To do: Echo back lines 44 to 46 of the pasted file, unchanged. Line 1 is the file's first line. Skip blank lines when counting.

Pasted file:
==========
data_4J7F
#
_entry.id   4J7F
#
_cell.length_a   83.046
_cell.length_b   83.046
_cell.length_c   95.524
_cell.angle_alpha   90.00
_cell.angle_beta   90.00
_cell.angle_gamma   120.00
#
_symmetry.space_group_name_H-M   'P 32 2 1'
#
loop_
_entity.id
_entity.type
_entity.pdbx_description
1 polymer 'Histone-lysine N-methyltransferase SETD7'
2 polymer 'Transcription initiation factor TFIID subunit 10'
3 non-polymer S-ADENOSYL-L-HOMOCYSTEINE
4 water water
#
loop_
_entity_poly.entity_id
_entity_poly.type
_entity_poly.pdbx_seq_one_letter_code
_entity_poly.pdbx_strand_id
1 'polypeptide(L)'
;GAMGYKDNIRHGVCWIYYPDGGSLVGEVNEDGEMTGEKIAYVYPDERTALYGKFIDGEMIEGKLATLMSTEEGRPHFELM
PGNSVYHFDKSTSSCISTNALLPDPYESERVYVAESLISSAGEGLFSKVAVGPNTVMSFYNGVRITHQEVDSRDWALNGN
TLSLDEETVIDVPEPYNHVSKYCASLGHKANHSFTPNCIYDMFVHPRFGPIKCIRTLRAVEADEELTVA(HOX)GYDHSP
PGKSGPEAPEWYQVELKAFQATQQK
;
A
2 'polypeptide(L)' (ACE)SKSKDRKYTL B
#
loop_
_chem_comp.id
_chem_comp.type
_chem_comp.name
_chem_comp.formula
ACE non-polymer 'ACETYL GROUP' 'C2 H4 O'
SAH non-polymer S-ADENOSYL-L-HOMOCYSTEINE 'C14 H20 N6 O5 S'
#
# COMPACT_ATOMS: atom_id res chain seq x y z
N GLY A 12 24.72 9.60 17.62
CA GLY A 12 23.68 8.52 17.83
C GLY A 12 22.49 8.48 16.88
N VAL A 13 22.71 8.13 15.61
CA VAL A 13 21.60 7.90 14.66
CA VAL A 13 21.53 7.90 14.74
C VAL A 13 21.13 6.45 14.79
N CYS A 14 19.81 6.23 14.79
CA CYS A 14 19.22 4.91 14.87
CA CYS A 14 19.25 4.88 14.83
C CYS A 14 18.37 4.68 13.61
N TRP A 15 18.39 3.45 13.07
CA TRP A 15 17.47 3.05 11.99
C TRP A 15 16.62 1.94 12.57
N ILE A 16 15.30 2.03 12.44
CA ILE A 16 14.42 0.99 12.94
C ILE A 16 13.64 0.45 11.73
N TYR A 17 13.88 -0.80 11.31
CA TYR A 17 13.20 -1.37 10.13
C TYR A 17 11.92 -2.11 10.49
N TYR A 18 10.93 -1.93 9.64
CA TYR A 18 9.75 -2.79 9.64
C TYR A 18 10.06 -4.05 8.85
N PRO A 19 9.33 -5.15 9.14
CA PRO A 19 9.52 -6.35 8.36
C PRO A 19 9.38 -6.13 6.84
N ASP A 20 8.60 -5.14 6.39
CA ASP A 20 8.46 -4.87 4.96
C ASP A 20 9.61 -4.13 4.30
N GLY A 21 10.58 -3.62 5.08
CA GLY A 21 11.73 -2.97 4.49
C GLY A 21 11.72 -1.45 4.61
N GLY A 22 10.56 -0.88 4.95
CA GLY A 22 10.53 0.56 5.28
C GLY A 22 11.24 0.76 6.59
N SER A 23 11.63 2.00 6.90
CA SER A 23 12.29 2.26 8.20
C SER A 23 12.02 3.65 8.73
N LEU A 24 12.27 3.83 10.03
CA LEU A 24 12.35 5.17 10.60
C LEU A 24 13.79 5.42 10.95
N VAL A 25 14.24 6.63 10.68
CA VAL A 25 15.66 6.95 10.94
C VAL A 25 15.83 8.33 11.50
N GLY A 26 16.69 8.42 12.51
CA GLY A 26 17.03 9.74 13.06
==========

#
# COMPACT_ATOMS: atom_id res chain seq x y z
N GLY A 12 24.72 9.60 17.62